Corneal Degeneration in Cats

Share

Feline Corneal Degeneration

Corneal degeneration is and eye disease from the deposit of fatty material within the cornea. It is usually secondary to other ocular or systemic disorders and may be unilateral (one-sided) or bilateral (both sides). Clinical appearance may be highly variable; lipid infiltrates are often dense white, grayish-white, or crystalline with sharply demarcated borders.

Corneal degeneration is rare in the cat.

Causes of Corneal Degeneration in Cats

  • The primary cause of fatty infiltration of the cornea in the cat is prior or active inflammation of the cornea.

    What to Watch For

  • Opacity (clouding) of the cornea with whitish deposits
  • Neovascularization (new blood vessels)
  • Roughened appearing cornea
  • Corneal scars
  • Diagnosis of Corneal Degeneration in Cats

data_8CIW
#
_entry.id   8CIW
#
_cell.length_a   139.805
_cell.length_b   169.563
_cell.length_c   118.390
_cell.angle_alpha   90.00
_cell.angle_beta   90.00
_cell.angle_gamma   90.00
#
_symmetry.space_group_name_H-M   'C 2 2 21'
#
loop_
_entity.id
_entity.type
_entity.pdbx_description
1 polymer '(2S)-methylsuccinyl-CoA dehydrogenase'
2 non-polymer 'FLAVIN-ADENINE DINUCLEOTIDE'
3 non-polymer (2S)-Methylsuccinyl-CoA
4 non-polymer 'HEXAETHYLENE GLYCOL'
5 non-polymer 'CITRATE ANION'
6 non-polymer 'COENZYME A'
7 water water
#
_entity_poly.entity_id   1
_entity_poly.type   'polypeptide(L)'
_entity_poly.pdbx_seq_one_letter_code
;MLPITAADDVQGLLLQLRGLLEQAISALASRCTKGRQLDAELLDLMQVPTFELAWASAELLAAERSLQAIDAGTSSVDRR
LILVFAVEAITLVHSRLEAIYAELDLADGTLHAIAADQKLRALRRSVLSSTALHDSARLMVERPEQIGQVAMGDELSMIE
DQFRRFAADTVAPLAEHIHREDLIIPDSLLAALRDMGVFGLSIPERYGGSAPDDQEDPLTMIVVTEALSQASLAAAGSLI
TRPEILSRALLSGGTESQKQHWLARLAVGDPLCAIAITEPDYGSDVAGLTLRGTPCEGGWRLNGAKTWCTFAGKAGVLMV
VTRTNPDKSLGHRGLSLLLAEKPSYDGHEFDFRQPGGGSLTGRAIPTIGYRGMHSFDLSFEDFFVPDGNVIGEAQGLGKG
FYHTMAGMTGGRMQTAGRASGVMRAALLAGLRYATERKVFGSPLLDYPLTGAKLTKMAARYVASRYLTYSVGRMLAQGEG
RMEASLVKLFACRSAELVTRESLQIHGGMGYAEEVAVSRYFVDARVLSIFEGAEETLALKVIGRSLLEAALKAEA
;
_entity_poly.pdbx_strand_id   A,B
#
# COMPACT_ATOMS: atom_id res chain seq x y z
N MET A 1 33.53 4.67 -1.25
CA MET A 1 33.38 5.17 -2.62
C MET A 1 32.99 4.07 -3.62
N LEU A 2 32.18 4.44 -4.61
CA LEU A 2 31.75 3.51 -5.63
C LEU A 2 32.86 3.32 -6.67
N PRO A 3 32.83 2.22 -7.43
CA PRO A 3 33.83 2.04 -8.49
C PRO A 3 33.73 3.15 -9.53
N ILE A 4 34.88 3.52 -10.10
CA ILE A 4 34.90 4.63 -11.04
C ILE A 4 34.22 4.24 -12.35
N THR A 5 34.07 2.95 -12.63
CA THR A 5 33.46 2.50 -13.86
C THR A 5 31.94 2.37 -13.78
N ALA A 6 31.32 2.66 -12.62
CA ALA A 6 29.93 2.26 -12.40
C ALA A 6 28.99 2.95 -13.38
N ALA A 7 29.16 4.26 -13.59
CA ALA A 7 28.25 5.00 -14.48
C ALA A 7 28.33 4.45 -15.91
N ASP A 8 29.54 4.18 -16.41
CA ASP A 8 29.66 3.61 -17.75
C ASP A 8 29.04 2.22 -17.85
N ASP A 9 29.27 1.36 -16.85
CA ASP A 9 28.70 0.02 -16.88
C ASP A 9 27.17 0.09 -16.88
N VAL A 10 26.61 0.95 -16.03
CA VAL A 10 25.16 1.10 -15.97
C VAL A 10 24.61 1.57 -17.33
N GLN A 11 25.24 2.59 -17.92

• In addition to a complete physical examination, Corneal Degeneration in Cats is made by complete eye examination with Schirmer tear test, fluorescein staining of the cornea and examination of the interior of the eye. 
  • Treatment of Corneal Degeneration in Cats

    There is no treatment available to decrease or prevent the development of lipid within the cornea, but any corneal inflammation present should be treated appropriately. Surgery is not recommended to remove the lipid because the infiltrate usually returns to the cornea after surgery.

    Home Care and Prevention

    It is very important to follow the instructions given to you by your veterinarian. Re-examination is indicated if any ocular pain or corneal ulceration develop, and to monitor any concurrent corneal inflammation.

    The best way to prevent corneal degeneration is to control any underlying corneal diseases. In most instances, lipid degeneration of the cornea is not painful and does not significantly decrease the cat’s vision.

    Share